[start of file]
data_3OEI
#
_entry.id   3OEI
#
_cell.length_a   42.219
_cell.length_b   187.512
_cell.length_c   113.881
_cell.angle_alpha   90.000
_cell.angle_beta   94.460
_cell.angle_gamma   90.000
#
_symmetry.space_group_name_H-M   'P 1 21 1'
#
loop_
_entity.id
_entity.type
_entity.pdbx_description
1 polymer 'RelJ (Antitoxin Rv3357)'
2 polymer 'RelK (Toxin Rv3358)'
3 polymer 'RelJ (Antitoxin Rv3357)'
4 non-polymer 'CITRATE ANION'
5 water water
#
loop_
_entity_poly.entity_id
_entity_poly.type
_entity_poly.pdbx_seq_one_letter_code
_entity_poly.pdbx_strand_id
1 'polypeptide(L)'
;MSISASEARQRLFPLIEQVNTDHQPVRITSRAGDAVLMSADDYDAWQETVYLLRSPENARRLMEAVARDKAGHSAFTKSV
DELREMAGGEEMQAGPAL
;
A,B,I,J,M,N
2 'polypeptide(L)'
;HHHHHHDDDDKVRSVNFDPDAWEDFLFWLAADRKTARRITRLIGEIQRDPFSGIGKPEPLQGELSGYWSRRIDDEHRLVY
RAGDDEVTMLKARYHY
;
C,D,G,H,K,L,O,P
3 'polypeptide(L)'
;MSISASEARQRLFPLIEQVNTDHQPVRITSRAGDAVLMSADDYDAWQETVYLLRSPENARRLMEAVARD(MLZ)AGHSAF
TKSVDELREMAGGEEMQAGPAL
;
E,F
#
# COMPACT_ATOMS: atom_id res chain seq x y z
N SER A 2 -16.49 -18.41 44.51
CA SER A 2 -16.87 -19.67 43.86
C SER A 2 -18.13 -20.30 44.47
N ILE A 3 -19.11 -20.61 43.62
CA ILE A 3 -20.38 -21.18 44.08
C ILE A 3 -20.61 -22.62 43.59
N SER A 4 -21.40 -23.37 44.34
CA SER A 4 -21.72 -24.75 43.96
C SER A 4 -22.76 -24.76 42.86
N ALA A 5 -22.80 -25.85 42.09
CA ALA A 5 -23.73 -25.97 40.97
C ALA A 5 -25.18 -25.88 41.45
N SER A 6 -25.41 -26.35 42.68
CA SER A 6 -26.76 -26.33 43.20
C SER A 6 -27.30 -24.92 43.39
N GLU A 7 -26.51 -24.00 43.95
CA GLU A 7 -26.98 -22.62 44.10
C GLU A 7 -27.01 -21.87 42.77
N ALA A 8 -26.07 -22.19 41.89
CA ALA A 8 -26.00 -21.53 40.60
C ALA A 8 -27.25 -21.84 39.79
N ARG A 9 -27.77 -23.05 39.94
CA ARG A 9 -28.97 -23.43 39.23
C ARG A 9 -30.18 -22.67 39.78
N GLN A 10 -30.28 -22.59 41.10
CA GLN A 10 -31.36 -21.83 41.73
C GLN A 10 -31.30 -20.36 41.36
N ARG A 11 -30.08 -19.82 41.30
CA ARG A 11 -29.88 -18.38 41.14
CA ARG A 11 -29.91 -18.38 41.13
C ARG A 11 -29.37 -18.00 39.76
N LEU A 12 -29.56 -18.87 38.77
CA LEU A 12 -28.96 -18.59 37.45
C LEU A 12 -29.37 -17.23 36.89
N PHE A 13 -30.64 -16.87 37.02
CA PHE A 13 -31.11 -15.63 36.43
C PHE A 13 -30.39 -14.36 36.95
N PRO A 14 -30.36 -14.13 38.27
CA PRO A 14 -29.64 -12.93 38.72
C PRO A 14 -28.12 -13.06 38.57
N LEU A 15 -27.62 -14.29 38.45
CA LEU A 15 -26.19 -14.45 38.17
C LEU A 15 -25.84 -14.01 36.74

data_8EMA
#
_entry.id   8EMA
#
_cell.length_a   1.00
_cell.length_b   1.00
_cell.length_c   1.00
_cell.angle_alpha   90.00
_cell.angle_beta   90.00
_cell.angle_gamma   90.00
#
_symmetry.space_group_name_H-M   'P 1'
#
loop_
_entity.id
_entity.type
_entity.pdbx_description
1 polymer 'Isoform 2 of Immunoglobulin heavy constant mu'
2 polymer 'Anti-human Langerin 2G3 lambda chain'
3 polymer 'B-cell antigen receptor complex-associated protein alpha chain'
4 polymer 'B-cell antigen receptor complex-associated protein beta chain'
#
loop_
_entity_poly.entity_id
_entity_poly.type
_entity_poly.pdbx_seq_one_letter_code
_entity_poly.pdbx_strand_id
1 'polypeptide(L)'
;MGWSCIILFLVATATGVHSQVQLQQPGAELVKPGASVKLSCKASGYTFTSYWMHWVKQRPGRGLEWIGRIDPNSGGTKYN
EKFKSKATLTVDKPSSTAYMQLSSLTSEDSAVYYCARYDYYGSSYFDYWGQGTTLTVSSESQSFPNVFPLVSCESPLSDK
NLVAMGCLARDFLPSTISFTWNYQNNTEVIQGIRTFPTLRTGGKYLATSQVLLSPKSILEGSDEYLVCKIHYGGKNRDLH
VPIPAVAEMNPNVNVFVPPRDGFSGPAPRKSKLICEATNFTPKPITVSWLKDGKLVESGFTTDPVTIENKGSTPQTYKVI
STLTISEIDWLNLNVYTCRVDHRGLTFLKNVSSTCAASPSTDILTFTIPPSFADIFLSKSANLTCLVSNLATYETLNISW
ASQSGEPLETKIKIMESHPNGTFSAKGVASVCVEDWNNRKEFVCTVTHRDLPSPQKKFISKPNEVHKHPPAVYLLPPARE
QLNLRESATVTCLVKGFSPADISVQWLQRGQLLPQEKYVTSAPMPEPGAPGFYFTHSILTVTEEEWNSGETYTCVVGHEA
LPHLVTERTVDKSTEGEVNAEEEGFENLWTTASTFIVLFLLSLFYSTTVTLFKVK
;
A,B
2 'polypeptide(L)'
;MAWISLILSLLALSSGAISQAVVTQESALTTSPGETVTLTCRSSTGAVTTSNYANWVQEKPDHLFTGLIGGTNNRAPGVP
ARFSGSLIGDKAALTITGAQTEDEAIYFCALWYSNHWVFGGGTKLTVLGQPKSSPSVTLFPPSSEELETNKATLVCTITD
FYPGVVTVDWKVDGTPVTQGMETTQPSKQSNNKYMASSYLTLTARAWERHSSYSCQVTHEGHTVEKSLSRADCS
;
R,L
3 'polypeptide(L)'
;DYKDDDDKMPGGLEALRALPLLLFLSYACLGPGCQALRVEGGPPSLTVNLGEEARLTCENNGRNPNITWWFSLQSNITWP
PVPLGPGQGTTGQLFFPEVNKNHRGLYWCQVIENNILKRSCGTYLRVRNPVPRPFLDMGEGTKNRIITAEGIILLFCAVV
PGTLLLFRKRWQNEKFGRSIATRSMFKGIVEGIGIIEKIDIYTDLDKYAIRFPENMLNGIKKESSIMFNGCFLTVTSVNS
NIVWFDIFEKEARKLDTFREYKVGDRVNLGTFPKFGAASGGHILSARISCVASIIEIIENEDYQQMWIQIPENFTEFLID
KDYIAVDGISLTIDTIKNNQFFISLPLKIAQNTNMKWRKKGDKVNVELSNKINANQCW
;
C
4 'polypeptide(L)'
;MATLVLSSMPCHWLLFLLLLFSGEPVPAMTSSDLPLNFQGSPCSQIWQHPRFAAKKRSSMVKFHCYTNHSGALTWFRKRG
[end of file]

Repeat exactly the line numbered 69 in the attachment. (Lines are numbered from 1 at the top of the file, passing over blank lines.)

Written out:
C ARG A 9 -30.18 -22.67 39.78